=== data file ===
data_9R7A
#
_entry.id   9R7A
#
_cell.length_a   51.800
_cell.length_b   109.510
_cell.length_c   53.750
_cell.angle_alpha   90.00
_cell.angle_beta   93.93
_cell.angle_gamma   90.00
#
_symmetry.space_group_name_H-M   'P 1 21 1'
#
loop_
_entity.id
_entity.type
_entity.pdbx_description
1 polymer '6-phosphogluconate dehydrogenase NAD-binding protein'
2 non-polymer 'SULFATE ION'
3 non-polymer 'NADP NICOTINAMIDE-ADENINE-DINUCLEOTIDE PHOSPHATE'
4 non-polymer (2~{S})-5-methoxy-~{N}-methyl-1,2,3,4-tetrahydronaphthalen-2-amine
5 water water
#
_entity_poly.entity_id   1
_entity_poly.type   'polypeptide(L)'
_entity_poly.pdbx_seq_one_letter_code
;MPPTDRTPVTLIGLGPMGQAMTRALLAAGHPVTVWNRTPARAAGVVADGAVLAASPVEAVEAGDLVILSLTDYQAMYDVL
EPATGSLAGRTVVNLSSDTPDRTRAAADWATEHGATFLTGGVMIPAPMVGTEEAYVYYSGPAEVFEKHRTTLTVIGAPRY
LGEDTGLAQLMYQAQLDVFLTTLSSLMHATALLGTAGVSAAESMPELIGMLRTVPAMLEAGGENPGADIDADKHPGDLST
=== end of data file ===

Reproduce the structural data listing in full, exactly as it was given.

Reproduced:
data_9R7A
#
_entry.id   9R7A
#
_cell.length_a   51.800
_cell.length_b   109.510
_cell.length_c   53.750
_cell.angle_alpha   90.00
_cell.angle_beta   93.93
_cell.angle_gamma   90.00
#
_symmetry.space_group_name_H-M   'P 1 21 1'
#
loop_
_entity.id
_entity.type
_entity.pdbx_description
1 polymer '6-phosphogluconate dehydrogenase NAD-binding protein'
2 non-polymer 'SULFATE ION'
3 non-polymer 'NADP NICOTINAMIDE-ADENINE-DINUCLEOTIDE PHOSPHATE'
4 non-polymer (2~{S})-5-methoxy-~{N}-methyl-1,2,3,4-tetrahydronaphthalen-2-amine
5 water water
#
_entity_poly.entity_id   1
_entity_poly.type   'polypeptide(L)'
_entity_poly.pdbx_seq_one_letter_code
;MPPTDRTPVTLIGLGPMGQAMTRALLAAGHPVTVWNRTPARAAGVVADGAVLAASPVEAVEAGDLVILSLTDYQAMYDVL
EPATGSLAGRTVVNLSSDTPDRTRAAADWATEHGATFLTGGVMIPAPMVGTEEAYVYYSGPAEVFEKHRTTLTVIGAPRY
LGEDTGLAQLMYQAQLDVFLTTLSSLMHATALLGTAGVSAAESMPELIGMLRTVPAMLEAGGENPGADIDADKHPGDLST